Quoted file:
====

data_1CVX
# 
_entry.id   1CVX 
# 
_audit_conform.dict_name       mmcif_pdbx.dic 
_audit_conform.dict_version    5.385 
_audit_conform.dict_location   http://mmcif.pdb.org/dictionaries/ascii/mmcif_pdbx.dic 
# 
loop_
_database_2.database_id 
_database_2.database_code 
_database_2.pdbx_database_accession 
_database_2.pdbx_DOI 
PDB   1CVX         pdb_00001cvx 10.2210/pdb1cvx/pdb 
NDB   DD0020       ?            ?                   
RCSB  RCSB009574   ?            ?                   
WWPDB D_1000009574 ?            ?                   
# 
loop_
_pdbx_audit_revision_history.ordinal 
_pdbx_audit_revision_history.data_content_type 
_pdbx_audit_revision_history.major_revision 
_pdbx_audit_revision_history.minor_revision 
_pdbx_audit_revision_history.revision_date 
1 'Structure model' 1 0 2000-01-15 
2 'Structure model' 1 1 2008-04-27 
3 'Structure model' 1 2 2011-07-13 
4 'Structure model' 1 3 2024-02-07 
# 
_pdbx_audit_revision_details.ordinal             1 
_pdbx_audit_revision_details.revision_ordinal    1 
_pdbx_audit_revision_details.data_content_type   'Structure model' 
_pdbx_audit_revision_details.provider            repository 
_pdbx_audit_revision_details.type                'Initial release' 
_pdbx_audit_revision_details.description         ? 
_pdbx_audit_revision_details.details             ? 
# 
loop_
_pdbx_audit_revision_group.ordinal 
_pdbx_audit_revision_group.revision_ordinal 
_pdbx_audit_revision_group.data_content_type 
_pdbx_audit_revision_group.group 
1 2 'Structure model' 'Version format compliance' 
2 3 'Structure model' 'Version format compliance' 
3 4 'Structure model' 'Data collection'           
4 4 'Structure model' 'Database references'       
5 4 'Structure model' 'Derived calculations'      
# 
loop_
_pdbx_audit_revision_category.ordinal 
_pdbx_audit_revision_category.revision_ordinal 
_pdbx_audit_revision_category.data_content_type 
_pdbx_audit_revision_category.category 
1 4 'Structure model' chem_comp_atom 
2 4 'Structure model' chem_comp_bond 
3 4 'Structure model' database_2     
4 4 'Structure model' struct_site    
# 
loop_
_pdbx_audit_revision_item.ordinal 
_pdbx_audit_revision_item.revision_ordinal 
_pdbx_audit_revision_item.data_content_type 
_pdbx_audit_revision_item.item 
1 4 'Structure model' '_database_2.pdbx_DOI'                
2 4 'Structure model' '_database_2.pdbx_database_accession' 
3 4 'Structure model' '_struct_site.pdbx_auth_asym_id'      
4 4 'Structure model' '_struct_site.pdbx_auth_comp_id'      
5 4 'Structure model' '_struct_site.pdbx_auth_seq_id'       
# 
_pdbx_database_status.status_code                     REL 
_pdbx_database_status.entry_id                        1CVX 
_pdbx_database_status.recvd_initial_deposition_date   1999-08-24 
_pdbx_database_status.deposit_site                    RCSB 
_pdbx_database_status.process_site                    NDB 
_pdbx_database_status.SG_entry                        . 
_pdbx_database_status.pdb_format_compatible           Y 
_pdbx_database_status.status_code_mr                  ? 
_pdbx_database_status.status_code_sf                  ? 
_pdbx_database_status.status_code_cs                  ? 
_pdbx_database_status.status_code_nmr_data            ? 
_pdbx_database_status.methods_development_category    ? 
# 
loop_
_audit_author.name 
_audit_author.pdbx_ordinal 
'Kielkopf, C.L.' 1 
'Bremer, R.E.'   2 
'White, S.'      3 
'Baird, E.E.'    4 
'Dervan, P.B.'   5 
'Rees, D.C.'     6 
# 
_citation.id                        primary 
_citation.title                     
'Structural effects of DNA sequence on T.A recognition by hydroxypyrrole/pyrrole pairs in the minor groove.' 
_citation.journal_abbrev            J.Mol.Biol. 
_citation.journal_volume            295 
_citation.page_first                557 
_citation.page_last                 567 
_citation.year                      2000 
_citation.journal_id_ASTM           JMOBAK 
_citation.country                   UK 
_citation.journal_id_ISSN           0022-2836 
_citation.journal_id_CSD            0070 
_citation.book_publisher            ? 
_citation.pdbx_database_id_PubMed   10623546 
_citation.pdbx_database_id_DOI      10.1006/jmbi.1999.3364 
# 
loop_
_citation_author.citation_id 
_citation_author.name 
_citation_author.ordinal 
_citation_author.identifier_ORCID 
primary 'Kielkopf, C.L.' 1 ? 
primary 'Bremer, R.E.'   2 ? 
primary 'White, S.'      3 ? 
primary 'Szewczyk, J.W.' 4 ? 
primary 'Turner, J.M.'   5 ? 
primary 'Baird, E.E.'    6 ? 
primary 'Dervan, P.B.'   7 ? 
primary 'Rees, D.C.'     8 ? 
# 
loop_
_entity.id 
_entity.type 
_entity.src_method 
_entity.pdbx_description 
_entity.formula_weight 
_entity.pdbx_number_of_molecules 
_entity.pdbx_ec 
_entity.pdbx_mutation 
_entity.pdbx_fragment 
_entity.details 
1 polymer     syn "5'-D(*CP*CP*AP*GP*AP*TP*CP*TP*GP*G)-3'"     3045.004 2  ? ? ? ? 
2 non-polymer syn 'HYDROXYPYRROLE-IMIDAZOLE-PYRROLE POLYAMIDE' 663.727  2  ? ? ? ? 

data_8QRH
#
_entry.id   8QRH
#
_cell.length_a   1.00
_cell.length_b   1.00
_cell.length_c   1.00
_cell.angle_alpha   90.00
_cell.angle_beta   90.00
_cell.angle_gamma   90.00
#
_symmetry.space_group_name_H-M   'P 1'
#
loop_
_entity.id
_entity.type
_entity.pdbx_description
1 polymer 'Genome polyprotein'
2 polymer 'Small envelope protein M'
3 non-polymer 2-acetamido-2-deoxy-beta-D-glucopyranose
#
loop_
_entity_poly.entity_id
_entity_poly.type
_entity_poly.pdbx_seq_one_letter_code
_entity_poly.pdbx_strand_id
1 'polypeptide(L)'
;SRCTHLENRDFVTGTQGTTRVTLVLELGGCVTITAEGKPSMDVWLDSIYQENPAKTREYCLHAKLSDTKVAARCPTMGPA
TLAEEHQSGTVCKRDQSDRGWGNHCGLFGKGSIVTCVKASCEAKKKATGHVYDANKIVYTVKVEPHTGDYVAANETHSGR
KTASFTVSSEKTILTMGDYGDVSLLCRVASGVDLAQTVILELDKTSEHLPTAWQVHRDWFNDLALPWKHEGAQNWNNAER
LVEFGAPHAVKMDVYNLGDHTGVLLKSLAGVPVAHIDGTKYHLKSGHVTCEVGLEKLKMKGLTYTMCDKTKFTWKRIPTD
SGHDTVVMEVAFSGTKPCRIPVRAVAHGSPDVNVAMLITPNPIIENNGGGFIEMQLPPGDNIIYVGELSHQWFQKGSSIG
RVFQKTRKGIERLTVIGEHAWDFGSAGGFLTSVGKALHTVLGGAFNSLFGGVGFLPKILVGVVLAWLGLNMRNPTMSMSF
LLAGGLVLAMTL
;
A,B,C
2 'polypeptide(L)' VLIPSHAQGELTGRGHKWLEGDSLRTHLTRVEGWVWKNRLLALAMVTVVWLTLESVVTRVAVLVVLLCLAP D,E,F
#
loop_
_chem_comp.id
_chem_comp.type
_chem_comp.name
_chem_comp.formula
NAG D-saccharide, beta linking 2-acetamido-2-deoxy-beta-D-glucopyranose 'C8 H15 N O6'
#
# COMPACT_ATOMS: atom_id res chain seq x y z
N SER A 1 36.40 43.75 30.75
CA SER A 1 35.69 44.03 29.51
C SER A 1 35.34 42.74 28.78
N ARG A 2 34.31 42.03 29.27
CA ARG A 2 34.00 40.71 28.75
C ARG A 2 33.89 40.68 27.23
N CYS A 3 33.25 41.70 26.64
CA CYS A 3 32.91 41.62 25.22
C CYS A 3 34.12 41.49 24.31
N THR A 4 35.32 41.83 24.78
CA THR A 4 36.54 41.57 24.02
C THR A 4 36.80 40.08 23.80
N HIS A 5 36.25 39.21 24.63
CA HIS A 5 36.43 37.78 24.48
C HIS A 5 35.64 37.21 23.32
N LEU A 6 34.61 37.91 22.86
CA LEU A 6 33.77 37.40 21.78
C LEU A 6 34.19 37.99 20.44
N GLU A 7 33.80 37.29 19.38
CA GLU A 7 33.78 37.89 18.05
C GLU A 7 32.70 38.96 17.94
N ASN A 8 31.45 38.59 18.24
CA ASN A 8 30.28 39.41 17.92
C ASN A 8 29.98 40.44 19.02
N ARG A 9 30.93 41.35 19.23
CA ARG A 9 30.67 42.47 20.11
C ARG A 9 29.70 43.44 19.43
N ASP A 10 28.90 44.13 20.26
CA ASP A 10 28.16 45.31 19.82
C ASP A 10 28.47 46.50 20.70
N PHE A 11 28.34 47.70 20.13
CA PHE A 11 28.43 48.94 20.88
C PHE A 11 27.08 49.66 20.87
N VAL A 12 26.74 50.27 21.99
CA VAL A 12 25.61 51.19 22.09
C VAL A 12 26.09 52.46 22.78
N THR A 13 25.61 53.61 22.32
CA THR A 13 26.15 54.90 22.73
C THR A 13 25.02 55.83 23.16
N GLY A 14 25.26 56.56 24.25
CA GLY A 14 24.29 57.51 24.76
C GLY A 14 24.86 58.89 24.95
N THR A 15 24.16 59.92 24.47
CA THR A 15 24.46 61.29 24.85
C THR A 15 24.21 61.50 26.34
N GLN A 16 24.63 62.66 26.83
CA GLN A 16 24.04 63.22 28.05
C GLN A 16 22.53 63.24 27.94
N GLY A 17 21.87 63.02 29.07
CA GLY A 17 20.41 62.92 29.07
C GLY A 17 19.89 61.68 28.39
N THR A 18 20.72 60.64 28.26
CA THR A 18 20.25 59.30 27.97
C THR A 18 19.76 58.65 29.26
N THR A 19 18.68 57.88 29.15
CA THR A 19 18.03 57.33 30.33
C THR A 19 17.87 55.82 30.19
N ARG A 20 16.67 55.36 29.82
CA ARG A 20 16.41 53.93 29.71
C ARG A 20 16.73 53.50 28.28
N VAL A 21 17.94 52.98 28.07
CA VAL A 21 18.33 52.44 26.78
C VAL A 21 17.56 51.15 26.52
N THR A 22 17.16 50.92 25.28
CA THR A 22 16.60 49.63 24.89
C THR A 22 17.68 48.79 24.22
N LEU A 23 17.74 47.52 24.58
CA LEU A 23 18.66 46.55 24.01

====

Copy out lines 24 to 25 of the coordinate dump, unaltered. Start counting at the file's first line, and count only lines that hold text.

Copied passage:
_pdbx_audit_revision_history.revision_date 
1 'Structure model' 1 0 2000-01-15 